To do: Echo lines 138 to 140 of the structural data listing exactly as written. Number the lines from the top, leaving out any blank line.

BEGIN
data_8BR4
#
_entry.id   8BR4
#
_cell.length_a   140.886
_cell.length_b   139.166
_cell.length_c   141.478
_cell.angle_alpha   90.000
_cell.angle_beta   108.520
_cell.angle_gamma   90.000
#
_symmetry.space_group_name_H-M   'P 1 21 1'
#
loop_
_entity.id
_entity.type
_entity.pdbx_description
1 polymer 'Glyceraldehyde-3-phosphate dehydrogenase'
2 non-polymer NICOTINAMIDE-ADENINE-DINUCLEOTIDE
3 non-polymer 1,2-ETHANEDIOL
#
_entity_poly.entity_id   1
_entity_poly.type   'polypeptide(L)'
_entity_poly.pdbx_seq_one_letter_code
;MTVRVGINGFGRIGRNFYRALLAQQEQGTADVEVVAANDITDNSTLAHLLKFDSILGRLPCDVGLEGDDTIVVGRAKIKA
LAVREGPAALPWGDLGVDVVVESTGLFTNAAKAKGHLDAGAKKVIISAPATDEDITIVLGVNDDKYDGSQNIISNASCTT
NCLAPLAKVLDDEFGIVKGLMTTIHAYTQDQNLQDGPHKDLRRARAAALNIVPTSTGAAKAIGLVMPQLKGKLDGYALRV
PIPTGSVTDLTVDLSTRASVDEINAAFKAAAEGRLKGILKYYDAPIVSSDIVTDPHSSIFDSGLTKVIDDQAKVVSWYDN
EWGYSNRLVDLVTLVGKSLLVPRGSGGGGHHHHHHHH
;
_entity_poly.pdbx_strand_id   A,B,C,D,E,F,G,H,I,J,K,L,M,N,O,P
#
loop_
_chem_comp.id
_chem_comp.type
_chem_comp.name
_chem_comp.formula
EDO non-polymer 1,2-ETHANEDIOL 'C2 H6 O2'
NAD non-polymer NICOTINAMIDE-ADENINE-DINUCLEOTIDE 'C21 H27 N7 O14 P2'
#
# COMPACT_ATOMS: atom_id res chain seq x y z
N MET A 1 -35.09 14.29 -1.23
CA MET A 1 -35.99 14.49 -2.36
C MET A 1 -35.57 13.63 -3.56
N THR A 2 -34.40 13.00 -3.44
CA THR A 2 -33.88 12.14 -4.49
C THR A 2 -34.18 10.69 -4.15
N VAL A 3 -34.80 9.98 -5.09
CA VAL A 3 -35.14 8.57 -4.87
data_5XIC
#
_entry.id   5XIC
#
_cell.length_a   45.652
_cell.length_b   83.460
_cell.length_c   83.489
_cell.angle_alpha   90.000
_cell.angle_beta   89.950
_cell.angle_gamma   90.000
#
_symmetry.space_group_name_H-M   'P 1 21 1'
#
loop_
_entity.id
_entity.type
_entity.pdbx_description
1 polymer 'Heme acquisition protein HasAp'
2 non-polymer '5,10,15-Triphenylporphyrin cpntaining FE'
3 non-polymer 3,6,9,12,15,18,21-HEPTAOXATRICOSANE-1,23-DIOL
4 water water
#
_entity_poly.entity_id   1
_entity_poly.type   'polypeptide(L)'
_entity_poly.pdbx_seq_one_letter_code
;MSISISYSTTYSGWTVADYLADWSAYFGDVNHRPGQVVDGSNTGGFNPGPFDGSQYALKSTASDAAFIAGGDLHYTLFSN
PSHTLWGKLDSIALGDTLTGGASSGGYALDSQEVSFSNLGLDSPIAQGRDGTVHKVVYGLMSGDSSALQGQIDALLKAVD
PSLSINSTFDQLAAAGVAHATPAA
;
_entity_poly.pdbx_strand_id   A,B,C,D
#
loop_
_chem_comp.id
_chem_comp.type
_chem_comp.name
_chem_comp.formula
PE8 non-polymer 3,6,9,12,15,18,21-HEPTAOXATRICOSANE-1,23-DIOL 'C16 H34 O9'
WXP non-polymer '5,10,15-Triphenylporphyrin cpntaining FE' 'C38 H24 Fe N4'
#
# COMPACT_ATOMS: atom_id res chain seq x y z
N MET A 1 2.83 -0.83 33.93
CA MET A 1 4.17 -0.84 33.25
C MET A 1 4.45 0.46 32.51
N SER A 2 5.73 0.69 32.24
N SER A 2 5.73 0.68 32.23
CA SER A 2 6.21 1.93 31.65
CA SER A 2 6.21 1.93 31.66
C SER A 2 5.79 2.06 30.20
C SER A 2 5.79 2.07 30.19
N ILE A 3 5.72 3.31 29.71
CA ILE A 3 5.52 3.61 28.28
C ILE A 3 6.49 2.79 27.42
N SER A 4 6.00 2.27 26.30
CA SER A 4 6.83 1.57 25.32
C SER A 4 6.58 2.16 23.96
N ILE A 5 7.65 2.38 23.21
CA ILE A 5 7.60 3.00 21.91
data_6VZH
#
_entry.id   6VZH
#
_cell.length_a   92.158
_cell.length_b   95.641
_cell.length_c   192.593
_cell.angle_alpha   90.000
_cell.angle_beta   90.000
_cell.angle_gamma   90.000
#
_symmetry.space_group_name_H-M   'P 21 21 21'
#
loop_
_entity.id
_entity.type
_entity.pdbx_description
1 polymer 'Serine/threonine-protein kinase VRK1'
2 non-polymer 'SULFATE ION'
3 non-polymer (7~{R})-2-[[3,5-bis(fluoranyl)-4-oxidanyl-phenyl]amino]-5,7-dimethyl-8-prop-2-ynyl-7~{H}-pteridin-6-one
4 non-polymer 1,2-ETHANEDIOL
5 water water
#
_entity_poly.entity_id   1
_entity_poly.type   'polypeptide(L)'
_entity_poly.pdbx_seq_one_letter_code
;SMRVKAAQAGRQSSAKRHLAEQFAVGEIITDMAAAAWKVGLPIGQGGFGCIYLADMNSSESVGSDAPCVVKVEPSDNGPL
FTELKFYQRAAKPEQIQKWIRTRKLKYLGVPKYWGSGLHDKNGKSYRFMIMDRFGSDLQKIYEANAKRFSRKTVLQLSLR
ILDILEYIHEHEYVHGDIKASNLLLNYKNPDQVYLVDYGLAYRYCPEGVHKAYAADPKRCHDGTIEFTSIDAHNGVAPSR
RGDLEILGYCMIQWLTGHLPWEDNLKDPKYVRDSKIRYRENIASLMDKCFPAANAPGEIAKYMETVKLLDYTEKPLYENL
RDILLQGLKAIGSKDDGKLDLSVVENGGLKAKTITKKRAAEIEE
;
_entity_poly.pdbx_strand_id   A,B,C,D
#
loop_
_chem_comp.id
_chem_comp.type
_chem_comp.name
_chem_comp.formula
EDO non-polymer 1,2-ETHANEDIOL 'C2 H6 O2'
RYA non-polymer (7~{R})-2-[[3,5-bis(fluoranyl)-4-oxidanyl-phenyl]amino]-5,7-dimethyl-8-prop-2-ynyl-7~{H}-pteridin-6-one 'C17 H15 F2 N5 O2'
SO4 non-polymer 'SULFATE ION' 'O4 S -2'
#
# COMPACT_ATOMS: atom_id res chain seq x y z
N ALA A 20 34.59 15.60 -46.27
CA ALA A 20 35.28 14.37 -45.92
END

;
_entity_poly.pdbx_strand_id   A,B,C,D
#